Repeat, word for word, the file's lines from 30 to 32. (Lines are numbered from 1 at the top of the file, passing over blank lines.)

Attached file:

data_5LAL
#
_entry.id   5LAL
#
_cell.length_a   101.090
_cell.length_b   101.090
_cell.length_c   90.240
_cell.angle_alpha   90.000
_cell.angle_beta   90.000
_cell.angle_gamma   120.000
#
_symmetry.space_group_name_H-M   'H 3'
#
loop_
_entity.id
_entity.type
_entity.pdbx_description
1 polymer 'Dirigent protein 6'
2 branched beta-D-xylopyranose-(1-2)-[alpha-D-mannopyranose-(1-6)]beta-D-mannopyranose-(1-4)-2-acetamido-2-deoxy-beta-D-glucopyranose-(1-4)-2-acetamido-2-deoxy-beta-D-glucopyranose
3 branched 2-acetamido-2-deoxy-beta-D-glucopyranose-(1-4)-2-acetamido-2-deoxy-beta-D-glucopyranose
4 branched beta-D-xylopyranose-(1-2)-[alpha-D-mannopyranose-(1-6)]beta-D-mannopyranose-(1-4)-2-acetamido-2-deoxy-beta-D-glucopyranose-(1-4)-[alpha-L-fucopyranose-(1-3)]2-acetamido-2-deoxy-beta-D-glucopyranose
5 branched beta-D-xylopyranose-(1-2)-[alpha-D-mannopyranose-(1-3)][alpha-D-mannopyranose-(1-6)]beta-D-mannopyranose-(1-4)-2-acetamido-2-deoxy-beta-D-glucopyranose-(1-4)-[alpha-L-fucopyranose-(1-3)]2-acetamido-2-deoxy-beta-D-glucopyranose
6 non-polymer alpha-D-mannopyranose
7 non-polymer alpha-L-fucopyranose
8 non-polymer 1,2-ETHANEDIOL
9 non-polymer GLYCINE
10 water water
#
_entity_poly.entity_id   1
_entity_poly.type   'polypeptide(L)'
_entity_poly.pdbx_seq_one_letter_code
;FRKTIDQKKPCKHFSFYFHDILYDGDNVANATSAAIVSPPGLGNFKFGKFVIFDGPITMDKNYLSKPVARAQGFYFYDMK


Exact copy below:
_entity_poly.type   'polypeptide(L)'
_entity_poly.pdbx_seq_one_letter_code
;FRKTIDQKKPCKHFSFYFHDILYDGDNVANATSAAIVSPPGLGNFKFGKFVIFDGPITMDKNYLSKPVARAQGFYFYDMK